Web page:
The Kansas Court of Appeals last week affirmed a Riley County District Court opinion in a case involving a Manhattan man convicted in 2012 of sexual exploitation of a child.
The district court sentenced Michael Combs to 32 months in prison with lifetime post-release supervision, but granted him 36 probation for 36 months, after a jury found him guilty on Oct. 25, 2012.
In his appeal, Combs claimed that Judge David Stutzman erred in denying a suppression motion that was filed during his case and that the lifetime post-release supervision included in his sentence is unconstitutional, according to the Court of Appeals’ unpublished opinion.
The suppression motion was filed after a Riley County Police Department detective testified in a hearing that when he first applied for a search warrant, he believed a specific IP address known to have accessed child pornographic images belonged to Combs from June to November 2011.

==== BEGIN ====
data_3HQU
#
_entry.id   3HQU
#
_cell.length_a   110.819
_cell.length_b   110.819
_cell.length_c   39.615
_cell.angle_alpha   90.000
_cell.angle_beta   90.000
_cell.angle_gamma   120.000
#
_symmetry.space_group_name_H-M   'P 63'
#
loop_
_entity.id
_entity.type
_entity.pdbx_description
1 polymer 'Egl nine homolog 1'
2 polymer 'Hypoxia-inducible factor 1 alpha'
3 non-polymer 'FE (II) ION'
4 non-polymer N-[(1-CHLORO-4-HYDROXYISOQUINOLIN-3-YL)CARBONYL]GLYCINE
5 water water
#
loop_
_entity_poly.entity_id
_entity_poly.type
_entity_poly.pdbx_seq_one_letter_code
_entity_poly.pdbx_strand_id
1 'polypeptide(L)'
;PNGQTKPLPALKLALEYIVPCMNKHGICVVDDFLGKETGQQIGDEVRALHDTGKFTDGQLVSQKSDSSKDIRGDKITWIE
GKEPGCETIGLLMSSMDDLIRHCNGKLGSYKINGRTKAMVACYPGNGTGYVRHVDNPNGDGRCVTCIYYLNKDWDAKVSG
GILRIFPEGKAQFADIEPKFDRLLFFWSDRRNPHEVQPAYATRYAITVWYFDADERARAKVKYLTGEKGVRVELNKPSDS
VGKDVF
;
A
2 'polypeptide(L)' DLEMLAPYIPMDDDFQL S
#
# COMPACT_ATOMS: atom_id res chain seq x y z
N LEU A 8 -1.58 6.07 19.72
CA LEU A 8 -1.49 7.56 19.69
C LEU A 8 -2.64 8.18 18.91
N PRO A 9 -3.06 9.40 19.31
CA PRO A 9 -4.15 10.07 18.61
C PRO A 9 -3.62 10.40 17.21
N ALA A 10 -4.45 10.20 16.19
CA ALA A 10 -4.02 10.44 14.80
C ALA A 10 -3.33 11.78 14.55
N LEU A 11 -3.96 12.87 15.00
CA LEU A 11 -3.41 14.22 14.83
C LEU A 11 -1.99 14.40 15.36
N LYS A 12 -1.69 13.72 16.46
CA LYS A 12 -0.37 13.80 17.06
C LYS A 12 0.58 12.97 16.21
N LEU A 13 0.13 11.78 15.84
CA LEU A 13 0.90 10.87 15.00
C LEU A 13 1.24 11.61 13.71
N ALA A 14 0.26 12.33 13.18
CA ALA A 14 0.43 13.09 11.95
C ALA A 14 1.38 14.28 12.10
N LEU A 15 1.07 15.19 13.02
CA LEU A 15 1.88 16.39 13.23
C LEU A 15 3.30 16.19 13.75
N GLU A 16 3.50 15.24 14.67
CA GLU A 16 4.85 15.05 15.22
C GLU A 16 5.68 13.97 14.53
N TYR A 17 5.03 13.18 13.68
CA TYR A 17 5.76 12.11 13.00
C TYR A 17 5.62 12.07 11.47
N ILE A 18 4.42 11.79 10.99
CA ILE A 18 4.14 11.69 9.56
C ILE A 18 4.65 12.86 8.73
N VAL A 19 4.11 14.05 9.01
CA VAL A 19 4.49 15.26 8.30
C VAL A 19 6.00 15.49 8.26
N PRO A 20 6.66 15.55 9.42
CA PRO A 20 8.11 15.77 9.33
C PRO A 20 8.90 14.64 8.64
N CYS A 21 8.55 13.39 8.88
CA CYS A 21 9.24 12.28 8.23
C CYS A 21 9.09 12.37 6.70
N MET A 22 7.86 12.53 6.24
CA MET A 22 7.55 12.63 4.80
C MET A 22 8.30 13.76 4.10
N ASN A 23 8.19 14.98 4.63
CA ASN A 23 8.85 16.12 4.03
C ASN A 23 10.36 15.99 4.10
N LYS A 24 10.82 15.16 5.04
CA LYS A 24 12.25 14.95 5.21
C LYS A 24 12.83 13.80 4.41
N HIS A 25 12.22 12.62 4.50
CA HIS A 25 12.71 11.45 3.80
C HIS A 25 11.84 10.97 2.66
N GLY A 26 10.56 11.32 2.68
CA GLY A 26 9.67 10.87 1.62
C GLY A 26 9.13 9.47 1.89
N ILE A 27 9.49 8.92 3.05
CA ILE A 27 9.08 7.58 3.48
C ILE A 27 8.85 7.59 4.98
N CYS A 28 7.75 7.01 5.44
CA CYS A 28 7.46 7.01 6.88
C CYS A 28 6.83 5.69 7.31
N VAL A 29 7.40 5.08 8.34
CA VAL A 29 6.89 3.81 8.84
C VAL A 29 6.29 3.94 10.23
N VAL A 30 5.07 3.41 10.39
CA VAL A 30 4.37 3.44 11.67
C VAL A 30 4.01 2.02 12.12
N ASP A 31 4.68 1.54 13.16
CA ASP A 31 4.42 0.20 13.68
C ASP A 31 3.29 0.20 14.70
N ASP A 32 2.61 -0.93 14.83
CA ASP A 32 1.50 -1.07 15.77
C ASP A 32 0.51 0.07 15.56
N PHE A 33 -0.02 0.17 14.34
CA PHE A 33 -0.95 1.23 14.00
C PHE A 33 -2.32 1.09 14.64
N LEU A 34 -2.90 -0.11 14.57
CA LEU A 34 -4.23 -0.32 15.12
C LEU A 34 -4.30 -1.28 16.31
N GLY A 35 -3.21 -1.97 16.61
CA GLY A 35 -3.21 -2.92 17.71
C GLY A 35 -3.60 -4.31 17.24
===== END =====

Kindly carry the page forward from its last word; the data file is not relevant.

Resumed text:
The detective later testified that after he applied for the search warrant, he learned that the IP address might not necessarily have belonged to Combs during that entire period.
However, another witness testified that it is possible for IP addresses to stay the same for the duration of a subscription’s service.
In its opinion, the court ruled that Combs’ motion to suppress the testimony was correctly denied because the detective’s statement in the warrant application wasn’t made deliberately or recklessly and that no contradictory evidence was presented.
As for the lifetime post-release supervision, Combs argued that the punishment was cruel and unusual because he was a first-time offender for the charge of possession of child pornography.
The Court of Appeals ruled that precedent set by the Kansas Supreme Court indicated that the supervision length isn’t considered cruel or unusual for those convicted of that crime for the first time.